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How To Start Investing In 2016

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How To Start Investing In 2016

Investing can be scary. The fear of the unknown always is. And the case for Millennials is worse, especially considering many of them graduated into a financial crisis and witnessed the stock market plummet nearly 40% in 2008. That kind of traumatic experience sticks with you, just as the Great Depression forced an entire generation of Americans to develop very frugal habits.

However, it’s important that young adults overcome their fears and start investing to secure their financial future. Waiting too long and starting too late can result in not having saved enough for retirement. After all, the stock market doesn’t plunge every other year and investing volatility is why experts always recommend you pick long-term investments, not short-term trades.

Below, we will discuss how to start investing in 2016, including the power of compounding interest, the average return of the stock market over the last 100 years, how to choose a brokerage account that is right for you, and finally, investment tips for beginners who may need some guidance.

Average Stock Market Returns

For starters, let me provide some basic background on expected average stock market returns. Between the beginning of 1900 and the end of 2015, the stock market returned an average 11.53%. To make sure that these dates were not cherry-picked, let’s remember what happened during this time period: two World Wars, the Great Depression, Vietnam War, Korean War, an oil embargo, multiple terrorist attacks, and a number of recessions caused by economic boom and bust cycles.

Even if you decide to solely focus on the most recent recession, including the roughly 37% drop in equities in 2008, the stock market has returned over 8.40% between 2007 and 2015. This is because the drop in the S&P 500 was closely followed by a slow recovery that ultimately helped investors recover their investments and then some. The point is, despite recessions and individual years with negative returns, the stock market averages a strong positive return over time.

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Time in the Market vs. Timing the Market

It is also important to point out that investors cannot time the market. In fact, research shows that a handful of days each year are actually responsible for the majority of the gains in that year.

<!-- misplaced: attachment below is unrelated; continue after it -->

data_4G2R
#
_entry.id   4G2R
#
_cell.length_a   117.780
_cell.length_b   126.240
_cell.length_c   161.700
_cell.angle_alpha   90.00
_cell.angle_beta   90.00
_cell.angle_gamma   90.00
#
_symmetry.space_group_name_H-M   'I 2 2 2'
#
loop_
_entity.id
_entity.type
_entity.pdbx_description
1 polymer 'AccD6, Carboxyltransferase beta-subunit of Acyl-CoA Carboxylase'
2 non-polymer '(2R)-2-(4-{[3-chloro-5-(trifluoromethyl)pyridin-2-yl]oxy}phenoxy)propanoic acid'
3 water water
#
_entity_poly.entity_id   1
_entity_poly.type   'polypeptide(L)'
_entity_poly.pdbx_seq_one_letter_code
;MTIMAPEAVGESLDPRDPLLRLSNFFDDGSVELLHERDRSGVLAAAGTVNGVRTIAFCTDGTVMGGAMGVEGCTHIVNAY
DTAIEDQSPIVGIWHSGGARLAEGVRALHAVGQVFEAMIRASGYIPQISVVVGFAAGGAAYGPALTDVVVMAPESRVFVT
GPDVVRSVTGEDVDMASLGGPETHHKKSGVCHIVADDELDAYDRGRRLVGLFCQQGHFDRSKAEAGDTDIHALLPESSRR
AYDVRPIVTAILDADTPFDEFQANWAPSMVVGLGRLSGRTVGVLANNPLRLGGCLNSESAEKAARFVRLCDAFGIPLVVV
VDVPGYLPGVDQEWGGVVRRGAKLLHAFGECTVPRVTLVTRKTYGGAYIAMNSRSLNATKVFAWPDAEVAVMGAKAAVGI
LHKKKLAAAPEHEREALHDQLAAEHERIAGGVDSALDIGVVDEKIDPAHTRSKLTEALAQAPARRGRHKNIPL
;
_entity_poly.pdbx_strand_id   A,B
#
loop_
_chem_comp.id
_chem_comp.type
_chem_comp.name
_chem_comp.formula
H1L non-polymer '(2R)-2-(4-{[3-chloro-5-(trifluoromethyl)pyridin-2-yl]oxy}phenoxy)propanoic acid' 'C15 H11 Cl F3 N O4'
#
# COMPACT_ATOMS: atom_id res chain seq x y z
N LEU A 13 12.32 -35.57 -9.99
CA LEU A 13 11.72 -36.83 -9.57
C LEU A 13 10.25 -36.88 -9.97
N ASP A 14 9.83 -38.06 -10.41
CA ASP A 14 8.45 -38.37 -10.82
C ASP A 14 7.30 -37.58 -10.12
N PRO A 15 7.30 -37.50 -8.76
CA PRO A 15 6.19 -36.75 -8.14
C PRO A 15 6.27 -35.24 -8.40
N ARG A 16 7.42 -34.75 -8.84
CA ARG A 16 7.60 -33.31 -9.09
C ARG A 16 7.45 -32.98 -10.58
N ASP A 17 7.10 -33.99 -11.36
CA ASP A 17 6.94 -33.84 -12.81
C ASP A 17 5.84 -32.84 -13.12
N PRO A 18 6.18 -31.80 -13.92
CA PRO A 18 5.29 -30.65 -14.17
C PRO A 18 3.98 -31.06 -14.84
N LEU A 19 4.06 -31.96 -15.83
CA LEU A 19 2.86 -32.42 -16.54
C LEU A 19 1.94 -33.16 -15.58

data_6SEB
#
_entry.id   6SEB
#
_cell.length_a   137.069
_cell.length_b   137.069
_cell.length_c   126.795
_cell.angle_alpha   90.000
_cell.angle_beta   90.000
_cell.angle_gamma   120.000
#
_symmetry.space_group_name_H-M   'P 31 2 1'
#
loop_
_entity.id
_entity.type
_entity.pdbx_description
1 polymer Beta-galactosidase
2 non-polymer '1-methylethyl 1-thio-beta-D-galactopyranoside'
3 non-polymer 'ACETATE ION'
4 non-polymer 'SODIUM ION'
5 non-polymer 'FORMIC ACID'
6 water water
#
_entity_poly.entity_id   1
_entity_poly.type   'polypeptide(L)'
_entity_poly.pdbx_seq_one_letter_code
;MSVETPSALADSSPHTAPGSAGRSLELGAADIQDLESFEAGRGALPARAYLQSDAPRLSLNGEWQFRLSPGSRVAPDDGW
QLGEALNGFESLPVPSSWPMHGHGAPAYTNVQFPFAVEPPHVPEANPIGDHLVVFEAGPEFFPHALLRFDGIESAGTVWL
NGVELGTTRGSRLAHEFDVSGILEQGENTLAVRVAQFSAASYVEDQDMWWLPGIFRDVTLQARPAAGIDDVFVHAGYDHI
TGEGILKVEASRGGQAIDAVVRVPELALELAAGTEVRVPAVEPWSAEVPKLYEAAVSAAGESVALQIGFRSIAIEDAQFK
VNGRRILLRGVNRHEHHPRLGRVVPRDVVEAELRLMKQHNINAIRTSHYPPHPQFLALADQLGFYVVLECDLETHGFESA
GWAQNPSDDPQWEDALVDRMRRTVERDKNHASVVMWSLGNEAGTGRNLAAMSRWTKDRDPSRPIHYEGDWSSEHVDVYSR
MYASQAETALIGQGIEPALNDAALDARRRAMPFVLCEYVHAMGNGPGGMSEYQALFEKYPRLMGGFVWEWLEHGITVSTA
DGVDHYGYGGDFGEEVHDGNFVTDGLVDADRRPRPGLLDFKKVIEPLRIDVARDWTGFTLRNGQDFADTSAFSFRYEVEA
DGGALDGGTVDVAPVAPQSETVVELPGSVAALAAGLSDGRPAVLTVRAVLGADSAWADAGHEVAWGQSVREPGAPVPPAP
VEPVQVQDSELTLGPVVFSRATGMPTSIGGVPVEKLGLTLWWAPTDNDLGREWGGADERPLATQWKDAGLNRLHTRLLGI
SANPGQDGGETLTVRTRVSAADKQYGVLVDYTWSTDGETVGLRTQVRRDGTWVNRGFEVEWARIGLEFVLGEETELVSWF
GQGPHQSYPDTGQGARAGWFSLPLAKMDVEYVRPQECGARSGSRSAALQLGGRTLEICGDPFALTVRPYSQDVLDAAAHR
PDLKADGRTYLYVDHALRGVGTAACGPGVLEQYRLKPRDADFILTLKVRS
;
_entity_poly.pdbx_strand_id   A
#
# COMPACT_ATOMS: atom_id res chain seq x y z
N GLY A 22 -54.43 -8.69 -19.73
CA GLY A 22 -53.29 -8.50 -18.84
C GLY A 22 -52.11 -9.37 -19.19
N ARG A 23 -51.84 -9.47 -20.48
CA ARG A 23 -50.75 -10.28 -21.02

The chart below, which reflects data compiled by JPMorgan Asset Management, demonstrates that an investor would have earned a 9.22% return if they were fully invested between 1993 and 2013. But if an investor were to have missed the top ten trading days out of ten years, the return would have decreased to 5.49%.

Investing - Time in the Market

    New investors should ask themselves: out of the more than 2,500 trading days in that 10 year period, would you have been able to pick the top 10 highest earning days?

    Start Early – The Power of Compounding

    Another reason why Millennials and young families should start investing as early as possible is the power of compounding. If you aren’t familiar with the concept of “compounding” returns, it is when you earn a gain on your principal the first year, and then begin to earn returns on your previous returns.

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    For example, if you invest $1,000 and earn an average 10% return annually, your investment will grow to $1,100 after the first year. After the second year, you won’t just earn another $100 but $110, for a total of $1,210. And the third year you will earn $121 for a total value of $1,331.

    On a small scale, this doesn’t seem like much, but assume you invest $1,000 per year for 30 years and average a conservative 8% return. Instead of having $30,000 in a checking account, you will have accumulated a little more than $132,000.

    Now let’s make this more realistic – assume you have a Roth IRA and you contribute the maximum (for your age) $5,500 per year for 30 years. At an average rate of return of 10% annually, you will have nearly $1.1 million dollars. But here’s why investing as early as possible is essential – if we change the number of years we’ve invested from 30 to 25, we only end up with $654,000 in retirement. Those final 5 years of investing on a large capital base comprise a significant amount in terms of gains and mean the difference between a comfortable retirement and a strained one.

    Compounding returns are critical to investors because they allow you to turn small principal contributions over a long period of time into large nest eggs. Keep in mind that Albert Einstein called compounding interest “the most powerful force in the universe.”

    How To Choose A Brokerage Account

    Once you’ve made the decision to start investing for your future, you must decide on your investment strategy and how to execute it. There are many brokerage houses or investing platforms available today – some of which have been around for decades, while others have leveraged new technology to offer consumers alternatives to traditional companies.

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    Traditional Investment Management

    A decade ago, investors had to choose between mutual fund managers such as Vanguard, Fidelity, and BlackRock (iShares) and discount brokerage firms such as TD Ameritrade, E*TRADE, and Scottrade.